72 Hour Emergency Kit


Your DGB for today is to prepare a 72 hour kit, in case of emergency.

There have been too many natural disasters lately and DGB wants you to be prepared for the worst. Whether you plan to weather the disaster or storm in place, evacuate to a shelter, or head for the hills, you need to be prepared.

A 72 hour kit can get your through the crucial hours and days following a natural disaster, when it’s often the most difficult to get help or go out and buy supplies. It’s crucial your 72 hour kit is easy to transport and if you live in an area prone to flooding, try to get a watertight container. Follow this handy guide for your 72 hour kit and let us know if you have any other ideas to keep Grabbers safe.

Now, more than ever, it’s imperative to be prepared for a disaster. Get your 72 hour kit together and review our previous Preppers guide. You never know when it might be you needing to evacuate.


It's Getting Hot in Herre

Your DGB for today is to fight this extreme heat and spread some sweet relief.

Thanks to The Chinese Hoax, otherwise known as climate change, locations throughout our country and planet have recently suffered extremely hot temperatures, and not the Nelly kind. Arizona and the Southwest have seen record setting highs, grounding airplanes and generally making life miserable for those that live there (prompting us to ask, HOW DO THEY?!). Even if you aren’t being melted in the desert, this is a hot and nasty time of year for much of the U.S. What we would like you to do today is to help relieve the heat for your fellow sufferers.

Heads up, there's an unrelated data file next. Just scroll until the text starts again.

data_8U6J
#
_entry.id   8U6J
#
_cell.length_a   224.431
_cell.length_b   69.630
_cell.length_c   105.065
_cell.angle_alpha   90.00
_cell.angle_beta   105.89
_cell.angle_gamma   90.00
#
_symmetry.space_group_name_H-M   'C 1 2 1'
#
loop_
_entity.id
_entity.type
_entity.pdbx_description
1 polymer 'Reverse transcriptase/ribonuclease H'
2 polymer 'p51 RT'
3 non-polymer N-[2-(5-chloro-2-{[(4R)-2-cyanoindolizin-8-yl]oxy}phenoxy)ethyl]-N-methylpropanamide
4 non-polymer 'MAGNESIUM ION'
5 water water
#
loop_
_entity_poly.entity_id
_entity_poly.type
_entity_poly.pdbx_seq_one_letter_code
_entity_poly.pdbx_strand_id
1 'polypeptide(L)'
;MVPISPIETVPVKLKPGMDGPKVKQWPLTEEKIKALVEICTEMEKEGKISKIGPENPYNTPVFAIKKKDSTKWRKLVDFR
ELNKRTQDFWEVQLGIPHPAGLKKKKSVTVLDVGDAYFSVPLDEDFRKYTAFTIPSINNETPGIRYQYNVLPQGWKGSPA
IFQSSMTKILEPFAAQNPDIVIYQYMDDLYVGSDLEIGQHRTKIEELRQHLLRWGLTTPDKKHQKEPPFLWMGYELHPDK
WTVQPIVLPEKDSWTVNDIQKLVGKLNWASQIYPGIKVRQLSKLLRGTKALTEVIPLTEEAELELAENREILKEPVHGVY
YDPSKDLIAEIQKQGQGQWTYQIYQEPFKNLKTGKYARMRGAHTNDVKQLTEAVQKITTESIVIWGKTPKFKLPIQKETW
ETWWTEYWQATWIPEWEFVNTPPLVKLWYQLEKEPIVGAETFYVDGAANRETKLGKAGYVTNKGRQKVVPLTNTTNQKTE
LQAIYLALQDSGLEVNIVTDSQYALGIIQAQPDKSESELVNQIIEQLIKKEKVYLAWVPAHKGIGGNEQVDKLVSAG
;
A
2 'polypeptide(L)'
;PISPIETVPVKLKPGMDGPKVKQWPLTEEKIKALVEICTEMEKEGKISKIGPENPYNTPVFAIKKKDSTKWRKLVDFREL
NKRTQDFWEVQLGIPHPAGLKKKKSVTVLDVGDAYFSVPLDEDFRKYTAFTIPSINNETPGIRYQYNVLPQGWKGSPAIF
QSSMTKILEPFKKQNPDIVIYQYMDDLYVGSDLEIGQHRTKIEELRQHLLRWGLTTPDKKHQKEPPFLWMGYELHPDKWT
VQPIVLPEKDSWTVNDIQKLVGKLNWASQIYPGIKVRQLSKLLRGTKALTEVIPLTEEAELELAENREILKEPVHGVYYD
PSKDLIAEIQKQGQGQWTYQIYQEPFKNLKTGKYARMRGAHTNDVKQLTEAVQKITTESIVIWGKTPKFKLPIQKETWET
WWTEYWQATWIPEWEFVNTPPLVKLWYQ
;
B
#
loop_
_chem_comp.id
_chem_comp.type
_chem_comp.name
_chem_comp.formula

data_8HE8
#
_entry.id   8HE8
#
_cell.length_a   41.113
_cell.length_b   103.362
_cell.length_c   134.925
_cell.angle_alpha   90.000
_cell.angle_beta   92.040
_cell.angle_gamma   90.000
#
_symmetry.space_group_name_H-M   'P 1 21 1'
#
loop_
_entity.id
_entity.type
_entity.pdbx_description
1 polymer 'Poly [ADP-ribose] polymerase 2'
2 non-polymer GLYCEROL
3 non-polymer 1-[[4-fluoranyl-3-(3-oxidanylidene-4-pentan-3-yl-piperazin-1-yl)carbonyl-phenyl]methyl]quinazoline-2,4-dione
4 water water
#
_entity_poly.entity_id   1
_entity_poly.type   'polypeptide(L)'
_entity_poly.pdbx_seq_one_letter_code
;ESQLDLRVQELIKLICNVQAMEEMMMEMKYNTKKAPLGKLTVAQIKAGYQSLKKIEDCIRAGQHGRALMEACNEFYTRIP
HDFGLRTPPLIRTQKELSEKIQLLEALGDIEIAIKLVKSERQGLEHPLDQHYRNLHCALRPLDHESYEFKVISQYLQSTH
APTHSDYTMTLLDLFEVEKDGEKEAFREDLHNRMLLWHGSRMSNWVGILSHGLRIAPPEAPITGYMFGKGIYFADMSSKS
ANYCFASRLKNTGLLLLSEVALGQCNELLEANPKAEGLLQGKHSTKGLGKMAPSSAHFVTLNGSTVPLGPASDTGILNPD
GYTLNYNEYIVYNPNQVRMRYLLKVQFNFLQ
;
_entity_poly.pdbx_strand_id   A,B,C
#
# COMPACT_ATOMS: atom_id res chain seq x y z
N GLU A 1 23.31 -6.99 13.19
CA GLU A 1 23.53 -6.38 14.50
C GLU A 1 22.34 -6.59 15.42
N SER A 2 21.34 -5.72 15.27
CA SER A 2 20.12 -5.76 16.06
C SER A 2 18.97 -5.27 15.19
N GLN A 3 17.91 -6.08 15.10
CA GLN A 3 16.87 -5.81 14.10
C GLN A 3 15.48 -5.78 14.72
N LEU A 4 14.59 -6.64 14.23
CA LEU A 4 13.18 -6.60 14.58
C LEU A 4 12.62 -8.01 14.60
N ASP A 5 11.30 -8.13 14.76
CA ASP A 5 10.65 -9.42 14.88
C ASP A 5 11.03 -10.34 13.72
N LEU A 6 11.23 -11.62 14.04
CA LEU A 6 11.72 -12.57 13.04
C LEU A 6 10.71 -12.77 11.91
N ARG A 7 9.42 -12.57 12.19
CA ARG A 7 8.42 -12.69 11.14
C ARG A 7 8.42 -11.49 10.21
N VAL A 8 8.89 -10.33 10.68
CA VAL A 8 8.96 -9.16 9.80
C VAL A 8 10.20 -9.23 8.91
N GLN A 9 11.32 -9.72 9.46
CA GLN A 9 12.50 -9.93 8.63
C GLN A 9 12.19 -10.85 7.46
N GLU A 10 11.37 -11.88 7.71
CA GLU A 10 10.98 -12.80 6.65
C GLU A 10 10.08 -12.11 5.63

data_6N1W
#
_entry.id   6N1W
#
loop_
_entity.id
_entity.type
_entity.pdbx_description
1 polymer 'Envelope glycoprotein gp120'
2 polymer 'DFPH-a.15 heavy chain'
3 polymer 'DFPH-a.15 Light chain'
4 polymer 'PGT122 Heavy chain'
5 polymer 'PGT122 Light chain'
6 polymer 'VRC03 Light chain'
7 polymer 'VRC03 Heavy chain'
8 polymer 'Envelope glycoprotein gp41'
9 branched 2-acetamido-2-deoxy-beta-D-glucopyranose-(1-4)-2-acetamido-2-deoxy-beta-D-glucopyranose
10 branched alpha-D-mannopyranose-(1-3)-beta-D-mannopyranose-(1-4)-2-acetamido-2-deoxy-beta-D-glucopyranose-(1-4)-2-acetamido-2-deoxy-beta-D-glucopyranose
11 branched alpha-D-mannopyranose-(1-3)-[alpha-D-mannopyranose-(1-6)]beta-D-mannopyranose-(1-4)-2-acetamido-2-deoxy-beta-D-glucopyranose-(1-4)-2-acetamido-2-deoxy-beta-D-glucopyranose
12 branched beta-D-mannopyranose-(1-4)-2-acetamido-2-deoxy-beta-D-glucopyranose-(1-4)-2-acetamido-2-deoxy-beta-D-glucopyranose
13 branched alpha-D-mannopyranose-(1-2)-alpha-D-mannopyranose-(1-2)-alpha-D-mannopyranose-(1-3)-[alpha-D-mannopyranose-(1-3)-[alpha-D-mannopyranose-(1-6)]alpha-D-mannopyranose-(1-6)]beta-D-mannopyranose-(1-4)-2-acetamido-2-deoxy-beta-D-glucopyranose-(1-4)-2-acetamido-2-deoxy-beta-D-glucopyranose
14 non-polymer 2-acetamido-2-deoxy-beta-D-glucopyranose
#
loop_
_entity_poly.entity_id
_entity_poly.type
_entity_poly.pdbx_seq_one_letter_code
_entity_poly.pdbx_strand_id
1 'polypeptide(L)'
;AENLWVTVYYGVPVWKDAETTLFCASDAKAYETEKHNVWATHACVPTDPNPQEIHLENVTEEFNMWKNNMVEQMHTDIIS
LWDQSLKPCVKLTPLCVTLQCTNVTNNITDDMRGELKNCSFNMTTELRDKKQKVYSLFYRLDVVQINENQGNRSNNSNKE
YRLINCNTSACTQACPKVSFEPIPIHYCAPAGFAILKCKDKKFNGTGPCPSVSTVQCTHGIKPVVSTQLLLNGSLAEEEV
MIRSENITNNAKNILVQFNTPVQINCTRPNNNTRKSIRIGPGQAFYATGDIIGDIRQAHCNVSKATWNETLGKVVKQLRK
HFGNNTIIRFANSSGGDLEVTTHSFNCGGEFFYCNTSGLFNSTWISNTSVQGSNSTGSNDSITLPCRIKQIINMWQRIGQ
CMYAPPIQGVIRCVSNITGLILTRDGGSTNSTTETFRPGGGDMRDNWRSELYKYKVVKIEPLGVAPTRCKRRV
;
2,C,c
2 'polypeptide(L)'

The homeless can be hit the hardest by extreme temperatures. Please consider putting together a resource bag to pass out containing bottled water (freeze until you are ready to leave the house!), some light snacks like energy bars, fruit, and a pair or two of socks. Socks will help protect the feet from hot pavement and wick away some of the sweat. Other items like baby wipes and sunscreen are also useful.

Bone up on your heat-induced illness knowledge by checking out the signs and symptoms from the CDC here:

Download the CDC’s helpful heat illness first aid suggestions and post somewhere you can refer to them easily:

Don’t forget that birds and other wild animals also suffer during heat waves. Keep your birdbaths and feeders on your penthouse rooftop where birds are feedin’ at the top of the Fo’ Seasons full of fresh water and food so they can stay healthy too.


Talk Stormy To Me

Today’s DGB is to collect some data and help fight climate change.

Do you unironically enjoy the movie Twister? Do you include local meteorologists on your list of favorite celebrities? Have you been known to watch the Weather Channel even when you have no plans to go leave the house? Well, my friend, today’s Grab is for you!

The Community Collaborative Rain, Hail & Snow Network (CoCoRaHS) is a non-profit organization working to collect and maintain precipitation data using a national army of volunteers. This data is used by everyone, from local teams of emergency and community officials, to the big leagues (or is it bigly…) like the National Weather Service.

CoCoRaHS provides training and you will need a high-capacity rain gauge (they have an official CoCoRaHS one), and we found a few on Amazon too.

Submit your application to become an official CoCoRaHS observer here: